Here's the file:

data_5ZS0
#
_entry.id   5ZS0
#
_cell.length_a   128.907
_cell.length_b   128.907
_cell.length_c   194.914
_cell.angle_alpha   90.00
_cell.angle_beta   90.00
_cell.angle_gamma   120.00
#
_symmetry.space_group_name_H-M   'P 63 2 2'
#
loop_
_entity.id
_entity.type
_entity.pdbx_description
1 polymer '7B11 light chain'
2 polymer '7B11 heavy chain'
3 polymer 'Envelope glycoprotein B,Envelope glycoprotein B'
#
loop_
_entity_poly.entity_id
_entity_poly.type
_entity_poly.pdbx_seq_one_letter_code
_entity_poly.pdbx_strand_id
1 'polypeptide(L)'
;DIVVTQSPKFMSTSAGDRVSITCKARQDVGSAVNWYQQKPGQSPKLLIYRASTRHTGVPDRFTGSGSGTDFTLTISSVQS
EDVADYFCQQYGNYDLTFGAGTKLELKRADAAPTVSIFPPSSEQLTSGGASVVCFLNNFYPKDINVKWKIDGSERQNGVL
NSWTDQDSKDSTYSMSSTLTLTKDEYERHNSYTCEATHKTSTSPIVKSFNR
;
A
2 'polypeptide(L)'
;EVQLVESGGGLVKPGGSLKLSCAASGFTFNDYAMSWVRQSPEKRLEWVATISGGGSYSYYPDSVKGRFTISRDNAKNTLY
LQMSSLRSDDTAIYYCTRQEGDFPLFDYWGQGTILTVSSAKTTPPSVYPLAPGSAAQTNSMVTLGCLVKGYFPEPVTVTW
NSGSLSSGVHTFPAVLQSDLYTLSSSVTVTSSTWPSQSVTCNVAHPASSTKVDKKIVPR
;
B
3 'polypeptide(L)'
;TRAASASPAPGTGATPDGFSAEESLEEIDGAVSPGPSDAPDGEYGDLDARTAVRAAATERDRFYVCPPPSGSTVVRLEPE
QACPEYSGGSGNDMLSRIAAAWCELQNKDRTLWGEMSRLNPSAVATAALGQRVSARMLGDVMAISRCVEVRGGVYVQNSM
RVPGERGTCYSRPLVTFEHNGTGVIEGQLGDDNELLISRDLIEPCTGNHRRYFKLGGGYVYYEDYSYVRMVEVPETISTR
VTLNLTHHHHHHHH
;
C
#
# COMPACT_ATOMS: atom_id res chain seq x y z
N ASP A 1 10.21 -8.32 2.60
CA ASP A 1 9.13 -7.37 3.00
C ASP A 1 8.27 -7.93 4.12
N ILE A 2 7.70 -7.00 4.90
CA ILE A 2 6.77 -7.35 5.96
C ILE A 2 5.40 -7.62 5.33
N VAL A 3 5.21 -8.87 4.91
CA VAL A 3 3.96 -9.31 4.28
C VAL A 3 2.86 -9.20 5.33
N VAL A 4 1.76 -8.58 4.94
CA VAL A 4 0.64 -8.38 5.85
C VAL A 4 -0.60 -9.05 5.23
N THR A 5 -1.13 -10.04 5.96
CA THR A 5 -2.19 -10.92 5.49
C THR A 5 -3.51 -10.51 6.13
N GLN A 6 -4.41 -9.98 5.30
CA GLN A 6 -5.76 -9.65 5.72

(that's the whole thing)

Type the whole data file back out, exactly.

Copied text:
data_5ZS0
#
_entry.id   5ZS0
#
_cell.length_a   128.907
_cell.length_b   128.907
_cell.length_c   194.914
_cell.angle_alpha   90.00
_cell.angle_beta   90.00
_cell.angle_gamma   120.00
#
_symmetry.space_group_name_H-M   'P 63 2 2'
#
loop_
_entity.id
_entity.type
_entity.pdbx_description
1 polymer '7B11 light chain'
2 polymer '7B11 heavy chain'
3 polymer 'Envelope glycoprotein B,Envelope glycoprotein B'
#
loop_
_entity_poly.entity_id
_entity_poly.type
_entity_poly.pdbx_seq_one_letter_code
_entity_poly.pdbx_strand_id
1 'polypeptide(L)'
;DIVVTQSPKFMSTSAGDRVSITCKARQDVGSAVNWYQQKPGQSPKLLIYRASTRHTGVPDRFTGSGSGTDFTLTISSVQS
EDVADYFCQQYGNYDLTFGAGTKLELKRADAAPTVSIFPPSSEQLTSGGASVVCFLNNFYPKDINVKWKIDGSERQNGVL
NSWTDQDSKDSTYSMSSTLTLTKDEYERHNSYTCEATHKTSTSPIVKSFNR
;
A
2 'polypeptide(L)'
;EVQLVESGGGLVKPGGSLKLSCAASGFTFNDYAMSWVRQSPEKRLEWVATISGGGSYSYYPDSVKGRFTISRDNAKNTLY
LQMSSLRSDDTAIYYCTRQEGDFPLFDYWGQGTILTVSSAKTTPPSVYPLAPGSAAQTNSMVTLGCLVKGYFPEPVTVTW
NSGSLSSGVHTFPAVLQSDLYTLSSSVTVTSSTWPSQSVTCNVAHPASSTKVDKKIVPR
;
B
3 'polypeptide(L)'
;TRAASASPAPGTGATPDGFSAEESLEEIDGAVSPGPSDAPDGEYGDLDARTAVRAAATERDRFYVCPPPSGSTVVRLEPE
QACPEYSGGSGNDMLSRIAAAWCELQNKDRTLWGEMSRLNPSAVATAALGQRVSARMLGDVMAISRCVEVRGGVYVQNSM
RVPGERGTCYSRPLVTFEHNGTGVIEGQLGDDNELLISRDLIEPCTGNHRRYFKLGGGYVYYEDYSYVRMVEVPETISTR
VTLNLTHHHHHHHH
;
C
#
# COMPACT_ATOMS: atom_id res chain seq x y z
N ASP A 1 10.21 -8.32 2.60
CA ASP A 1 9.13 -7.37 3.00
C ASP A 1 8.27 -7.93 4.12
N ILE A 2 7.70 -7.00 4.90
CA ILE A 2 6.77 -7.35 5.96
C ILE A 2 5.40 -7.62 5.33
N VAL A 3 5.21 -8.87 4.91
CA VAL A 3 3.96 -9.31 4.28
C VAL A 3 2.86 -9.20 5.33
N VAL A 4 1.76 -8.58 4.94
CA VAL A 4 0.64 -8.38 5.85
C VAL A 4 -0.60 -9.05 5.23
N THR A 5 -1.13 -10.04 5.96
CA THR A 5 -2.19 -10.92 5.49
C THR A 5 -3.51 -10.51 6.13
N GLN A 6 -4.41 -9.98 5.30
CA GLN A 6 -5.76 -9.65 5.72